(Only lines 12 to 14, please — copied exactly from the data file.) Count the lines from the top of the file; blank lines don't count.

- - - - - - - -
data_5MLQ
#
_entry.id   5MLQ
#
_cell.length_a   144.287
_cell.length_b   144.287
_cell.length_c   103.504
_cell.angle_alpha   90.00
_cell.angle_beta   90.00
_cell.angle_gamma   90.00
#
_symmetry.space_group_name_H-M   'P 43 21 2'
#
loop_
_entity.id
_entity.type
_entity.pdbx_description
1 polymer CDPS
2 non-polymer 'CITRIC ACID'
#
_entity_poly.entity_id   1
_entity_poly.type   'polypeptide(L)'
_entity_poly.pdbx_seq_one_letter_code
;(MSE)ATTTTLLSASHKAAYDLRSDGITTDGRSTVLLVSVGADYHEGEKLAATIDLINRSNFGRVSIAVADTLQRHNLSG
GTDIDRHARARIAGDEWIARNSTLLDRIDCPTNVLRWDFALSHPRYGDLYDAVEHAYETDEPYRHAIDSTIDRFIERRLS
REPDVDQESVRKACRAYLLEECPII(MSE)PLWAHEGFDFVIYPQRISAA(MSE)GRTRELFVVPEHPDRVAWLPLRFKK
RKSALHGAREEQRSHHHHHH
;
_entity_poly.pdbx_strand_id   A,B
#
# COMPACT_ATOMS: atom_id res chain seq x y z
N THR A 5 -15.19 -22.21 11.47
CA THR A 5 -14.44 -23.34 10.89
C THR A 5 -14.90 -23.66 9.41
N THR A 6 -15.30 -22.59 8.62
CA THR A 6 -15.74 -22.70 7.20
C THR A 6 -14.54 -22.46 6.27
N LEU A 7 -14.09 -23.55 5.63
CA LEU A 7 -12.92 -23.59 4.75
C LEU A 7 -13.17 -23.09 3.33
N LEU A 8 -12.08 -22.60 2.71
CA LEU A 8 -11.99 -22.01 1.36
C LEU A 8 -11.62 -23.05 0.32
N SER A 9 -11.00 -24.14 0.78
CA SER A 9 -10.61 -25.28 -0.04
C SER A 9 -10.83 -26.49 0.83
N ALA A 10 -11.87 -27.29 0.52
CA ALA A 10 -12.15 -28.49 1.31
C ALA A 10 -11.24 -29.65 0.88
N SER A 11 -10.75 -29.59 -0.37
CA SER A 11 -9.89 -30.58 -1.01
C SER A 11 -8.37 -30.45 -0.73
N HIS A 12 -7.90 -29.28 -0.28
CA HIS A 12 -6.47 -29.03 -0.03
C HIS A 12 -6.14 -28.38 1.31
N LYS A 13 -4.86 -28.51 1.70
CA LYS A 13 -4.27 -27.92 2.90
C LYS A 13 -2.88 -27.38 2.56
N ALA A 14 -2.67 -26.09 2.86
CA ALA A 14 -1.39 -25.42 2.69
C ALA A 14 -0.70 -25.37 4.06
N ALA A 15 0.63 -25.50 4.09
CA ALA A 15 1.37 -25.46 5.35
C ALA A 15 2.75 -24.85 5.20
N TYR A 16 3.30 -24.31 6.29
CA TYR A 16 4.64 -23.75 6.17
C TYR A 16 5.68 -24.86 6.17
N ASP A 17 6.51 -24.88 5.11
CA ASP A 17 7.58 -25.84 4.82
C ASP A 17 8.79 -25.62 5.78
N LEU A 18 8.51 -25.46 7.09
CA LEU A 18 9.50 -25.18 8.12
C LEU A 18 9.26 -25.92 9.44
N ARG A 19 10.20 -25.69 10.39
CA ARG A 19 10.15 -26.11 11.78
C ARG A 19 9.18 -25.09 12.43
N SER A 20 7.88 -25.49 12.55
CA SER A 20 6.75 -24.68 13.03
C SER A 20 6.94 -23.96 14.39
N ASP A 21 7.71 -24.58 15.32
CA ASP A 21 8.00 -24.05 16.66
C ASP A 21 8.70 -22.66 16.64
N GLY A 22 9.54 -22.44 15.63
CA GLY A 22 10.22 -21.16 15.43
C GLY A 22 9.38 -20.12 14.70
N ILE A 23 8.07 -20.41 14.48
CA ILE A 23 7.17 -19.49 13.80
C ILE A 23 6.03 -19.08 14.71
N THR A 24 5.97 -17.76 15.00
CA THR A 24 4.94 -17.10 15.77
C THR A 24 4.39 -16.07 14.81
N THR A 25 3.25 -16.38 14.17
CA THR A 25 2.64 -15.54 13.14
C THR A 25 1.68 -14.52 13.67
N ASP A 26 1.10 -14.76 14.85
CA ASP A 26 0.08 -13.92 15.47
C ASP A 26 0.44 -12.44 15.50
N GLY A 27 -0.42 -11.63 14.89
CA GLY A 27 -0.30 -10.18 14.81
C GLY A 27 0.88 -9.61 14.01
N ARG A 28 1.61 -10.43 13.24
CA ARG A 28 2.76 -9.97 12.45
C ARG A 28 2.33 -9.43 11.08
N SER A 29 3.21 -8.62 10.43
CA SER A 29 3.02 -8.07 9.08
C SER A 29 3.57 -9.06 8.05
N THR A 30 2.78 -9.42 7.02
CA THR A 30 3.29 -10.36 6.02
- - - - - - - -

_symmetry.space_group_name_H-M   'P 43 21 2'
#
loop_